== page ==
La Bruyère, Jean de

La Bruyère, Jean de

La Bruyère, Jean de (zhäN də lä brüyĕrˈ), 1645–96, French writer. He lived (1684–96) as tutor in the house of the prince de Condé. His great work, Les Caractères de Théophraste, traduits du grec; avec Les Caractères ou les mœurs de ce siècle, appeared in 1688 and subsequently in revised and augmented editions until the ninth (1696). The first, and least, part of this work is a translation of Theophrastus; the balance is a series of random character sketches, maxims, and literary discussions, written in a terse, ironic style. La Bruyère's strong moral views on the contemporary economy, on the widespread poverty, and on the idle life of the nobility gained lasting attention. He was less a reformer than a detached observer. A defender of classical writers in the “quarrel of the ancients and moderns,” he was admitted to the French Academy in 1693.
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La Bruyère, Jean de


Born Aug. 16, 1645, in Paris; died there May 10, 1696. French writer, satirist, and moralist. Member of the Académie Française (1693). Rose from bourgeois civil-service circles. Educated in the law.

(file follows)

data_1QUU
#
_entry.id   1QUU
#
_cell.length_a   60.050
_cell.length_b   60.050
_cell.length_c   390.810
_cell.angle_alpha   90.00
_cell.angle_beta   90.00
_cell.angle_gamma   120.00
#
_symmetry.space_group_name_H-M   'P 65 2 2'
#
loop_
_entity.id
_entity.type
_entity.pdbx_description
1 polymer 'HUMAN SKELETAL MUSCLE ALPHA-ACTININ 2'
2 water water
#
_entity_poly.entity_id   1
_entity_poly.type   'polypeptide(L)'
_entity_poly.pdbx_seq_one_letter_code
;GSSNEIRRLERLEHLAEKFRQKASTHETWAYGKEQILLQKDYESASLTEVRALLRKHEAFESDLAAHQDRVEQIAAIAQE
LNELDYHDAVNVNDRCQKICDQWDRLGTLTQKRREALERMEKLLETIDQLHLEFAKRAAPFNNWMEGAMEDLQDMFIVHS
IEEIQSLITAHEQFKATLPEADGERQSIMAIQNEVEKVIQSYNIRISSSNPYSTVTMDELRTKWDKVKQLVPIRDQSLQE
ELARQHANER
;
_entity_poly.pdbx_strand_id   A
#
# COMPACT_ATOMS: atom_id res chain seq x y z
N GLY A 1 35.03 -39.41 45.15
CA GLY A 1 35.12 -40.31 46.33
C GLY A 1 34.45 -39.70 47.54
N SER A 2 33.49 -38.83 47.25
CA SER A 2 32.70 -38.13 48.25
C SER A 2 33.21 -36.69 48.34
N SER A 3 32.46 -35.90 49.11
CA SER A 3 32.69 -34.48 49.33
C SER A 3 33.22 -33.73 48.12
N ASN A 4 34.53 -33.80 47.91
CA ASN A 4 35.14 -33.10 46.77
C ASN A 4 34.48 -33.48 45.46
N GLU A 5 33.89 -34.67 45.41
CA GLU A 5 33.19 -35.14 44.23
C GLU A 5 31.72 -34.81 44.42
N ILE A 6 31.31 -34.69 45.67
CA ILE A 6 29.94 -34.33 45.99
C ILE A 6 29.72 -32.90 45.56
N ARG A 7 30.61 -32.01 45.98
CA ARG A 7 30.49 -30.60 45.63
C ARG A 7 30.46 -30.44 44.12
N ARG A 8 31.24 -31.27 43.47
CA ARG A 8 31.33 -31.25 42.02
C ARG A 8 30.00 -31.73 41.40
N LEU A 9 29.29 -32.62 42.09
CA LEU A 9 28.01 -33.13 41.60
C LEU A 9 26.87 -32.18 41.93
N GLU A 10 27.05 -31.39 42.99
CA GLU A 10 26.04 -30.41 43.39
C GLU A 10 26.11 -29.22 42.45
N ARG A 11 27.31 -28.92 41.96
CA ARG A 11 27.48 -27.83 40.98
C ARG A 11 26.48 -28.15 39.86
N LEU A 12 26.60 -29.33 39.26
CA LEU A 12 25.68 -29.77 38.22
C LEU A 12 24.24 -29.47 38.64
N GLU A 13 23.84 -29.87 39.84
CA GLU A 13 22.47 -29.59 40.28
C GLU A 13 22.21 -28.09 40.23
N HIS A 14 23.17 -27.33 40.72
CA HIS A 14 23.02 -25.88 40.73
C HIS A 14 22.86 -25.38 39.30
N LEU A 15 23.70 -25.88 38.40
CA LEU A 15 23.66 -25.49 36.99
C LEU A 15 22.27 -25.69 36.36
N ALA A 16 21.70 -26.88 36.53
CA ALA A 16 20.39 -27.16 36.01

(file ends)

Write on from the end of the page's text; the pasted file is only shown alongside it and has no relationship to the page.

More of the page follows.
His proximity to the upper circle of the aristocracy gave La Bruyère a wealth of material for observation of the morals and manners of the elite. These observations underlay his book The Characters or Manners of This Age (1688; reissued nine times during the author’s lifetime with many new essays and sketches added; Russian translations, 1889 and 1964). Following classical traditions, he used Characters by the ancient Greek moralist Theophrastus as a model, placing it at the beginning of his own book. However, this was merely a screen for the much longer appendage—original satirical descriptions of the manners and mores of the contemporary society of France. He depicted the servile status of the Third-Estate intelligentsia and the destitution of the peasants; to a degree, he anticipated the ideology of the Enlightenment.

La Bruyère was a consistent classicist: in the “controversy of old and new,” he took the side of the writers of antiquity, maintaining their superiority over contemporary ones.


Oeuvres complètes. Paris, 1962.


Istoriia frantsuzskoi literatury, vol. 1. Moscow-Leningrad, 1946. Pages 571–75.
Michaut, G. M. A. La Bruyère. Paris, 1936.
Richard, P. La Bruyère et ses caractères. Paris, 1955.
Jasinski, R. Deux accès à La Bruyère. [Paris] 1971.


The Great Soviet Encyclopedia, 3rd Edition (1970-1979). © 2010 The Gale Group, Inc. All rights reserved.